Every day, conflicts and disasters befall millions of people everywhere but never more intensely and painful than in the world's poorest and marginalised economies. Even in South Australia, poverty levels are now running at about 17.6 percent according to FoodBank SA. According to the United Nations Office for Disaster Risk Reduction, in 2011 alone, 302 hazards resulted in disasters that claimed almost 30,000 lives, affected over 206 million people and inflicted damage worth an estimated USD366 billion.
United Nations Building in New York / Image by Maverick Dal of Flickr
In such times of suffering, humanitarian aid workers reach out to help rebuild and rehabilitate the victimised communities, helping millions of people around the world, regardless of who they are and where they are. Though the number may look small, more than 800 aid workers worldwide have been assassinated, blown up by mines or other explosive devices, abducted or killed accidentally with the people they were aiding over the last 10 years. On 19 August 2003, 22 humanitarian staff tragically lost their lives in Iraq in a massive bomb attack on the UN Baghdad headquarters including widely respected UN envoy Sergio Vieira de Mello. In honour of those who have endured great losses in humanitarian service and those who continue to bring assistance and relief to millions, the UN General Assembly adopted the same 19 August to declare World Humanitarian Day in 2008. On the UN's Remember the Fallen website those who have died in the service of peace are not forgotten.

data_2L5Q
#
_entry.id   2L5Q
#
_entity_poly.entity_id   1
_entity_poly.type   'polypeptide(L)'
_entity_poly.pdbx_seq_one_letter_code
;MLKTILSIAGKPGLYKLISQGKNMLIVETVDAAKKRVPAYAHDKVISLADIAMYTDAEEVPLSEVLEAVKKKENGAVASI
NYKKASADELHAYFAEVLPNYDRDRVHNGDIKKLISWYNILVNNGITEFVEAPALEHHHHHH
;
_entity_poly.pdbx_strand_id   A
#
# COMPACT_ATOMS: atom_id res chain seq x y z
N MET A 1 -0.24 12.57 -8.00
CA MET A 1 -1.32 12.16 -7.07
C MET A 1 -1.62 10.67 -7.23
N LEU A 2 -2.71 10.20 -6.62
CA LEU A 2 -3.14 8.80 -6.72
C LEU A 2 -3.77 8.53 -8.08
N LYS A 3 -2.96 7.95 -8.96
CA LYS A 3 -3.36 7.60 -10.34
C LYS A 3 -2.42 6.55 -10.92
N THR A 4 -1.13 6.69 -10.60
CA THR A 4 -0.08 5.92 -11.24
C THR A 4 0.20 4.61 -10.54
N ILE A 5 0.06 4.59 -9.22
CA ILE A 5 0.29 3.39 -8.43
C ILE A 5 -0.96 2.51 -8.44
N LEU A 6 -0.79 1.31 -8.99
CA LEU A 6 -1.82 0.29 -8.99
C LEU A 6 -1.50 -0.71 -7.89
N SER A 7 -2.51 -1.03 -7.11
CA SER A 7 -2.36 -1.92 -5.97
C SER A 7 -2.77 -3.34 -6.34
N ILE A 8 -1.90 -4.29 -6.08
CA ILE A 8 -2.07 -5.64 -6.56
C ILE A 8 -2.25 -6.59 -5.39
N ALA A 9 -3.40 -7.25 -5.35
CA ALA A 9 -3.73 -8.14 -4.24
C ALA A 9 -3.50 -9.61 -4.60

This year, the UN's General Assembly chamber in New York was a concert hall for Beyonce's music video "I was Here". Its orchestrated release in the World Humanitarian Day campaign rallied 1 billion social media voices.
Alan McLean, CEO of RedR Australia, which trains and provides emergency personnel to assist after major disaster shared with me that the international community of humanitarian response, Australia included, is fully stretched and struggling, needing new understanding and new support for its lifesaving mandate. Alan who has been personally involved in overseas disaster since 1979 was concerned that too many people are homeless and hungry - the equivalent of almost twice Australia's population is seeking refuge today and more than four times Australia's population needed international food aid in the past year. Alan reminded that World Humanitarian Day also pays tribute to the aid workers from Australia and all Australian aid agencies should review processes around selection, preparation and deployment of field staff to ensure their continued safety and welfare.
The UN Association of Australia, a national non-profit organisation dedicated to informing the community about the work of the UN, partnered with AusAID to coordinate national celebrations for World Humanitarian Day. UNAA Executive Director Elizabeth Shaw shared that she and her team hoped that all Australians become aware of the vital importance of a timely, effective and generous Australian aid program, and an aid program that supports UN agencies on the ground which are saving lives in incredibly difficult environments. World Humanitarian Day, she stated provides an opportunity to reflect on Australia's humanitarian contribution and ways to enhance our aid program.
In addition to raising awareness of Australia's humanitarian aid programs, UNAA in South Australia will work in conjunction with charity partners Anglicare-Magdalene Centre and Foodbarn, to provide lunch for 80 homeless and disadvantaged people on 28 August. There will also be a screening of the World Humanitarian Day Film in Rundle Mall Adelaide.
The Australian Government is also doing its bit via AusAID to help 30 million vulnerable people around the world. Its AUD405 million in global humanitarian funding in 2012 will provide life-saving assistance in conflict and crisis situations.